Big Tobacco seems to have a shiny new billion-dollar Trojan horse. The question now: Will medical scientists be savvy enough to avoid a credibility catastrophe by rejecting funding from Tobacco’s wealthy new foundation?
Rita Rubin, a seasoned health care writer, reported in the Journal of the American Medical Association that Philip Morris, a global hawker of tobacco wares, has pledged in the next dozen years to pump $960 million into the Foundation for a Smoke Free World. That group, purportedly, aims to fund research “that advances the field of tobacco harm reduction and reduces the public health burden of smoking-related diseases,” Rubin reported.
But this gambit, often referred to in political parlance as “astroturfing,” has been slammed by respected medical and scientific organizations, including the World Health Organization. They have declared it unacceptable for groups that aim to advance the health and well-being of patients to take “profits from a product responsible for about 1 in every 5 US deaths to fund health research.”
Now, though, the battle has shifted, and Big Tobacco foes are trying to light up universities and medical research institutions, notably public health schools, to ensure they keep to high standards and best practices — and reject studies and work potentially funded by the “smoke free” foundation. Seventeen deans of public health schools (all but one in the United States) have put out tepid statements saying they would do so. But advocates want many more to step up and pledge.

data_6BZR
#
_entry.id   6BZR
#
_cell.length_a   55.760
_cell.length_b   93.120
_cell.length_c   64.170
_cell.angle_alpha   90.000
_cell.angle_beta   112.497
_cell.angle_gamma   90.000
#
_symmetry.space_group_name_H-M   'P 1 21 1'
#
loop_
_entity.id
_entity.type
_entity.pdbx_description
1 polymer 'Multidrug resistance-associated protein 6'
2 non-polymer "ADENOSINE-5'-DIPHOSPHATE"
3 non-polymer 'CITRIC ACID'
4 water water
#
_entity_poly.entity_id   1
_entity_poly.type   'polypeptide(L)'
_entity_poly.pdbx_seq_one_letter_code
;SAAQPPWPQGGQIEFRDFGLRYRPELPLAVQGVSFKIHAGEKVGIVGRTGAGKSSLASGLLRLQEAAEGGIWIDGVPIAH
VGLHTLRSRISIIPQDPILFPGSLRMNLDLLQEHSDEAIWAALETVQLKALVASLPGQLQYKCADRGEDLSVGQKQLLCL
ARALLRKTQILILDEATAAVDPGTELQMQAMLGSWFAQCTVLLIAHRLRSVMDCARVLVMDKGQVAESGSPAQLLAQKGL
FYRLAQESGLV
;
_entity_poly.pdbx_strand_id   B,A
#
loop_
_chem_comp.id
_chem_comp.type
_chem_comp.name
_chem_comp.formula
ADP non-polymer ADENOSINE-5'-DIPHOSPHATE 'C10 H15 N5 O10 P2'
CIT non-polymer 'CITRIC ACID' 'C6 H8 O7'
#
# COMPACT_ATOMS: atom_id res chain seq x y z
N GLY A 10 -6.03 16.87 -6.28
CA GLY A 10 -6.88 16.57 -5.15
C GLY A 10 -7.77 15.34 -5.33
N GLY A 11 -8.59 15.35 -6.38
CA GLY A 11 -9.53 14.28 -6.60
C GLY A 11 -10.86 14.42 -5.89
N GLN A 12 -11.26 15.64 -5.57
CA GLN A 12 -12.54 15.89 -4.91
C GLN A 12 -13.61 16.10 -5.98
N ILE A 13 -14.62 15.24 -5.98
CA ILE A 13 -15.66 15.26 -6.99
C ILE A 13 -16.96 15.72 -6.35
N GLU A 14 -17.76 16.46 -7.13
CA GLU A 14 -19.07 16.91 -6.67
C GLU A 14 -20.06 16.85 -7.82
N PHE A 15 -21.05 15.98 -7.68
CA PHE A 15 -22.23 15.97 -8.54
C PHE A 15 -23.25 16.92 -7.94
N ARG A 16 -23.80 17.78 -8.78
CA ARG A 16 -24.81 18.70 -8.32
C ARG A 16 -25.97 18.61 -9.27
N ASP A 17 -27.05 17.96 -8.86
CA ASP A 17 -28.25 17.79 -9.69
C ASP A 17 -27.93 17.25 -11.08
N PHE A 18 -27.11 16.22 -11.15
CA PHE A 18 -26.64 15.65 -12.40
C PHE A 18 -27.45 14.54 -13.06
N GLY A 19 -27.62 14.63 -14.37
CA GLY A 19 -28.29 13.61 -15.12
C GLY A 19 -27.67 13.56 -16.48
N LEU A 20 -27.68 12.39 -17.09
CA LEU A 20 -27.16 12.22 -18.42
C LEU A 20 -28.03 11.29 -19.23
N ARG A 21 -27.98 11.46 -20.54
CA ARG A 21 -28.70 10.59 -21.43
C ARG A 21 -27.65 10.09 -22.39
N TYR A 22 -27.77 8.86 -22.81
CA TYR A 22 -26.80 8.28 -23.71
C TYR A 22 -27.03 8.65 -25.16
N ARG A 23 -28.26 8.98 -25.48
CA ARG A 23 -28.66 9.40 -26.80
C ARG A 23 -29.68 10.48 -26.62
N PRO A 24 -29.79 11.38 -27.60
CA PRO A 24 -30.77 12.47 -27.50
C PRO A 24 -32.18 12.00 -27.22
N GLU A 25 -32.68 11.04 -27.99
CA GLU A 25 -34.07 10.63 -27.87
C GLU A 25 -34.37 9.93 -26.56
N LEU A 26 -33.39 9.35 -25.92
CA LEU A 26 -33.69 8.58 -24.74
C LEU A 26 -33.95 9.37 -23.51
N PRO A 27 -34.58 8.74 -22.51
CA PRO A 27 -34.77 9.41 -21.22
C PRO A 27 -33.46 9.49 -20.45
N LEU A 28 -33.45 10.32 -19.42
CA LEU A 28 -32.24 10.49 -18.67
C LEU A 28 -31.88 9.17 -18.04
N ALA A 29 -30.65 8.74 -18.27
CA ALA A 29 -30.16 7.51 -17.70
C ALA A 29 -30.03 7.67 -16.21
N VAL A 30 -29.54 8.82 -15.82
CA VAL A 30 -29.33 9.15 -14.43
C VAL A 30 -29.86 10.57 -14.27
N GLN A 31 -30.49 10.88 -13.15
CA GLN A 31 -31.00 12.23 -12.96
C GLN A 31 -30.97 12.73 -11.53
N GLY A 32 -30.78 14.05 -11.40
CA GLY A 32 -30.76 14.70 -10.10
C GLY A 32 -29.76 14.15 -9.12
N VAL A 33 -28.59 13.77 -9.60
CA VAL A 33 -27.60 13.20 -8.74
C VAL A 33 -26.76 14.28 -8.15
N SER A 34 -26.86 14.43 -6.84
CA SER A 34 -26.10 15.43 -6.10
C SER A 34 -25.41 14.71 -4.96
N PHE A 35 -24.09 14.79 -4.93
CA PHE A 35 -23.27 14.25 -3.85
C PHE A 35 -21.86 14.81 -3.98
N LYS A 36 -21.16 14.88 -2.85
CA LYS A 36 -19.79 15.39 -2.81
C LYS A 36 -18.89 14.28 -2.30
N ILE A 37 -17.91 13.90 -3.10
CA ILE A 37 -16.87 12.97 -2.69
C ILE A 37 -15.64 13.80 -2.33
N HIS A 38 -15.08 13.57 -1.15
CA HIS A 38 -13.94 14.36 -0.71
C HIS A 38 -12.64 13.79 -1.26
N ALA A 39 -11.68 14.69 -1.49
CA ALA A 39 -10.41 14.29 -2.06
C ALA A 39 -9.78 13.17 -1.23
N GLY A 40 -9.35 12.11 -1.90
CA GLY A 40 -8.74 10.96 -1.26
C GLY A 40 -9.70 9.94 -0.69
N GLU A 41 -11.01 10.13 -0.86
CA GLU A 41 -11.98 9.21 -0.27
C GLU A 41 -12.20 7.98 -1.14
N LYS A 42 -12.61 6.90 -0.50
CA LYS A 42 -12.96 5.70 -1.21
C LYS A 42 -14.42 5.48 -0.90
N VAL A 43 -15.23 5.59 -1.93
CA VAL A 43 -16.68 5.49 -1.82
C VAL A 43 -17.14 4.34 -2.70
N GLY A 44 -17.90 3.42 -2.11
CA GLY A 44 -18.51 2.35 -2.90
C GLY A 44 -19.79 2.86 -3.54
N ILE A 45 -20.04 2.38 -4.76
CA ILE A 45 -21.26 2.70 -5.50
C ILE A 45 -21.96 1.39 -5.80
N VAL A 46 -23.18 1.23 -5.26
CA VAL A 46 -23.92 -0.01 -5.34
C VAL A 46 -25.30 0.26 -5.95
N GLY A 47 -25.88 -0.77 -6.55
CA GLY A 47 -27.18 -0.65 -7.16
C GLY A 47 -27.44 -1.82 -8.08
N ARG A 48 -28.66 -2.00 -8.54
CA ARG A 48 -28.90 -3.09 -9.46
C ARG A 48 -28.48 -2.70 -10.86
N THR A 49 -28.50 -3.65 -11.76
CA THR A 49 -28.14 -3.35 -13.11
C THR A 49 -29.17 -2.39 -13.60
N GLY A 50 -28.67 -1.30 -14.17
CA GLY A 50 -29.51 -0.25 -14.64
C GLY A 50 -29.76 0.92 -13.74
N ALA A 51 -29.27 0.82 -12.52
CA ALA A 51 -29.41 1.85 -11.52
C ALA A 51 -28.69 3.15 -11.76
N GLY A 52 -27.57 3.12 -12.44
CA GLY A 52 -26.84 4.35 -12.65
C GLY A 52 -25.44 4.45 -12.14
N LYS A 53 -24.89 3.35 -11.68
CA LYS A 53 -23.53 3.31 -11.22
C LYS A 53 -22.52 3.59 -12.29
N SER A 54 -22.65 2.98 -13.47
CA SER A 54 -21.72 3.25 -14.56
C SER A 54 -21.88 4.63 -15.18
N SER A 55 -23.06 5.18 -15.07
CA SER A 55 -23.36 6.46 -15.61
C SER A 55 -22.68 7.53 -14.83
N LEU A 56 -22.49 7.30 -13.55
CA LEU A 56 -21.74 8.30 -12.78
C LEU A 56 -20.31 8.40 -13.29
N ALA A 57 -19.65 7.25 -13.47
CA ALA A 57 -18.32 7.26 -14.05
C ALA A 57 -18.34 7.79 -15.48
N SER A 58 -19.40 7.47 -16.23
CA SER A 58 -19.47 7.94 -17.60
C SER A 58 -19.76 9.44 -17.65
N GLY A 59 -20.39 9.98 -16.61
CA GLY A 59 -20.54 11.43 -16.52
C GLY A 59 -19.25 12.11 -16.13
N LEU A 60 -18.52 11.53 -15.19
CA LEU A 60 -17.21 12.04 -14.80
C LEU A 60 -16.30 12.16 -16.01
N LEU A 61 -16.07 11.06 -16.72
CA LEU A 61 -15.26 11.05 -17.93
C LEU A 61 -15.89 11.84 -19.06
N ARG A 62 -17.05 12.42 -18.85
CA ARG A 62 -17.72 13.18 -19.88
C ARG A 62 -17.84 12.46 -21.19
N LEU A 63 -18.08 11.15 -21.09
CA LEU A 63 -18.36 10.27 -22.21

Research funding isn’t an arcane issue just for pointy-heads in ivy-covered research centers. In my practice, I see the harms that patients suffer while seeking medical services, and their struggles to access and determine their best options for safe, effective, affordable, and excellent medical care. Good medicine relies on evidence-based, rigorously researched studies to help determine what works, especially in an increasingly complex world of medical options. Americans spend more than 18 percent of the nation’s GDP, more than $3 trillion on health care, and we need to know what’s effective versus what’s wasteful and how we can create public policies to ensure we get great returns for our every health care dollar.
Industry-supported research, unfortunately, too often becomes odious and unhelpful, manipulated and massaged in overt and covert ways that taints its findings and potential outcomes. The august National Institutes of Health re-learned this fundamental lesson of medicine and science with its embarrassing lapse with an industry-funded $100 million study tilted to the benefits of moderate drinking. Medical historians and other experts by the day seem to unearth sketchy funding and interventions in seemingly respectable studies by monied interests, including Big Sugar meddling in heart and diet research, pro sports fussing with examinations of head injuries, and Big Soda astro-turfing diabetes investigations.
Rubin recounts in her article the “long sordid history” of Big Tobacco’s interventions in medical and scientific research, throwing money and influence around to block or denigrate bona fide work and promoting industry-favorable bunk about smoking’s role in causing cancer, heart and lung conditions, and an array of other health problems.
Reputations are hard to build and easy to lose. It may not be the most fun part of medical science. But leaders and researchers in the field need to protect the public as well as their integrity and their professional standing by asking questions as tough about their prospective funders as their planned lines of study.